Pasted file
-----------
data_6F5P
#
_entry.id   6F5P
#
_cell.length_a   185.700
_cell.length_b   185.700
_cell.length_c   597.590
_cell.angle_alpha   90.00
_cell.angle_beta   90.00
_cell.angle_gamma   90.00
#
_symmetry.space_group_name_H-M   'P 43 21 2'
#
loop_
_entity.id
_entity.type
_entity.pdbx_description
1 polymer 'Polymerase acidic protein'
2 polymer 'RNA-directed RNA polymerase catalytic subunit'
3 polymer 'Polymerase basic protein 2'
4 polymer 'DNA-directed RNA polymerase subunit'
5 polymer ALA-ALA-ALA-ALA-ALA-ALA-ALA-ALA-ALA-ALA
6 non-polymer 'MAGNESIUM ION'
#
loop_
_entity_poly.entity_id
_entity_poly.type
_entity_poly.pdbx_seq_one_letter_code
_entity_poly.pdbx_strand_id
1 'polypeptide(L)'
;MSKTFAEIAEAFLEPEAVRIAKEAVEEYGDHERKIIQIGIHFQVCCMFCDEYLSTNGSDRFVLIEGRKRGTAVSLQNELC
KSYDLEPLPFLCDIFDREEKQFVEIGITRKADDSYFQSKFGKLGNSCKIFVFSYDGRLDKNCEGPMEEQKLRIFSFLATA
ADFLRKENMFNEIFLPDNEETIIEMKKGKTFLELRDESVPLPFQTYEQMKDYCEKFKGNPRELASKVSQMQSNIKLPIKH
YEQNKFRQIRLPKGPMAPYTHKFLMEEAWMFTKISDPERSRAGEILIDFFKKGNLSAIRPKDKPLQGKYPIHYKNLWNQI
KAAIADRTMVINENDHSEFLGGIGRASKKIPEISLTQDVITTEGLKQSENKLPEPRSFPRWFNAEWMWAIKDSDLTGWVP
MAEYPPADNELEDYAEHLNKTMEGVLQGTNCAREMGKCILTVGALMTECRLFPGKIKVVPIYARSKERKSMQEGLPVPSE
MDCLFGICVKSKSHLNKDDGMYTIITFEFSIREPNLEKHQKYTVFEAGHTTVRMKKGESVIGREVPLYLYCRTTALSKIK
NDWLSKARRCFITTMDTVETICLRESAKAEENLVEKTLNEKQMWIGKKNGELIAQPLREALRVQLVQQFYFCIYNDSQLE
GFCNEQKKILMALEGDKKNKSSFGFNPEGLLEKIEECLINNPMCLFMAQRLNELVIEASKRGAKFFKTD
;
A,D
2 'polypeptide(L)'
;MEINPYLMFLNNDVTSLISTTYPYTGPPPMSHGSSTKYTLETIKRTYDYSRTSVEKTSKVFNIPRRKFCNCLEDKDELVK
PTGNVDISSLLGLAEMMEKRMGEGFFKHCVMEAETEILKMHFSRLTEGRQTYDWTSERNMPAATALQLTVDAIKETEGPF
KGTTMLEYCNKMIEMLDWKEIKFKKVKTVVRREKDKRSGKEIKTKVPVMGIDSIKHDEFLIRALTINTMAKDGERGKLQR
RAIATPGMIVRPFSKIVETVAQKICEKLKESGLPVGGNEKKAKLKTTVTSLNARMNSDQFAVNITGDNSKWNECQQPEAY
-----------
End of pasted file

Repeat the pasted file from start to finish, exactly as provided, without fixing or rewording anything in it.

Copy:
data_6F5P
#
_entry.id   6F5P
#
_cell.length_a   185.700
_cell.length_b   185.700
_cell.length_c   597.590
_cell.angle_alpha   90.00
_cell.angle_beta   90.00
_cell.angle_gamma   90.00
#
_symmetry.space_group_name_H-M   'P 43 21 2'
#
loop_
_entity.id
_entity.type
_entity.pdbx_description
1 polymer 'Polymerase acidic protein'
2 polymer 'RNA-directed RNA polymerase catalytic subunit'
3 polymer 'Polymerase basic protein 2'
4 polymer 'DNA-directed RNA polymerase subunit'
5 polymer ALA-ALA-ALA-ALA-ALA-ALA-ALA-ALA-ALA-ALA
6 non-polymer 'MAGNESIUM ION'
#
loop_
_entity_poly.entity_id
_entity_poly.type
_entity_poly.pdbx_seq_one_letter_code
_entity_poly.pdbx_strand_id
1 'polypeptide(L)'
;MSKTFAEIAEAFLEPEAVRIAKEAVEEYGDHERKIIQIGIHFQVCCMFCDEYLSTNGSDRFVLIEGRKRGTAVSLQNELC
KSYDLEPLPFLCDIFDREEKQFVEIGITRKADDSYFQSKFGKLGNSCKIFVFSYDGRLDKNCEGPMEEQKLRIFSFLATA
ADFLRKENMFNEIFLPDNEETIIEMKKGKTFLELRDESVPLPFQTYEQMKDYCEKFKGNPRELASKVSQMQSNIKLPIKH
YEQNKFRQIRLPKGPMAPYTHKFLMEEAWMFTKISDPERSRAGEILIDFFKKGNLSAIRPKDKPLQGKYPIHYKNLWNQI
KAAIADRTMVINENDHSEFLGGIGRASKKIPEISLTQDVITTEGLKQSENKLPEPRSFPRWFNAEWMWAIKDSDLTGWVP
MAEYPPADNELEDYAEHLNKTMEGVLQGTNCAREMGKCILTVGALMTECRLFPGKIKVVPIYARSKERKSMQEGLPVPSE
MDCLFGICVKSKSHLNKDDGMYTIITFEFSIREPNLEKHQKYTVFEAGHTTVRMKKGESVIGREVPLYLYCRTTALSKIK
NDWLSKARRCFITTMDTVETICLRESAKAEENLVEKTLNEKQMWIGKKNGELIAQPLREALRVQLVQQFYFCIYNDSQLE
GFCNEQKKILMALEGDKKNKSSFGFNPEGLLEKIEECLINNPMCLFMAQRLNELVIEASKRGAKFFKTD
;
A,D
2 'polypeptide(L)'
;MEINPYLMFLNNDVTSLISTTYPYTGPPPMSHGSSTKYTLETIKRTYDYSRTSVEKTSKVFNIPRRKFCNCLEDKDELVK
PTGNVDISSLLGLAEMMEKRMGEGFFKHCVMEAETEILKMHFSRLTEGRQTYDWTSERNMPAATALQLTVDAIKETEGPF
KGTTMLEYCNKMIEMLDWKEIKFKKVKTVVRREKDKRSGKEIKTKVPVMGIDSIKHDEFLIRALTINTMAKDGERGKLQR
RAIATPGMIVRPFSKIVETVAQKICEKLKESGLPVGGNEKKAKLKTTVTSLNARMNSDQFAVNITGDNSKWNECQQPEAY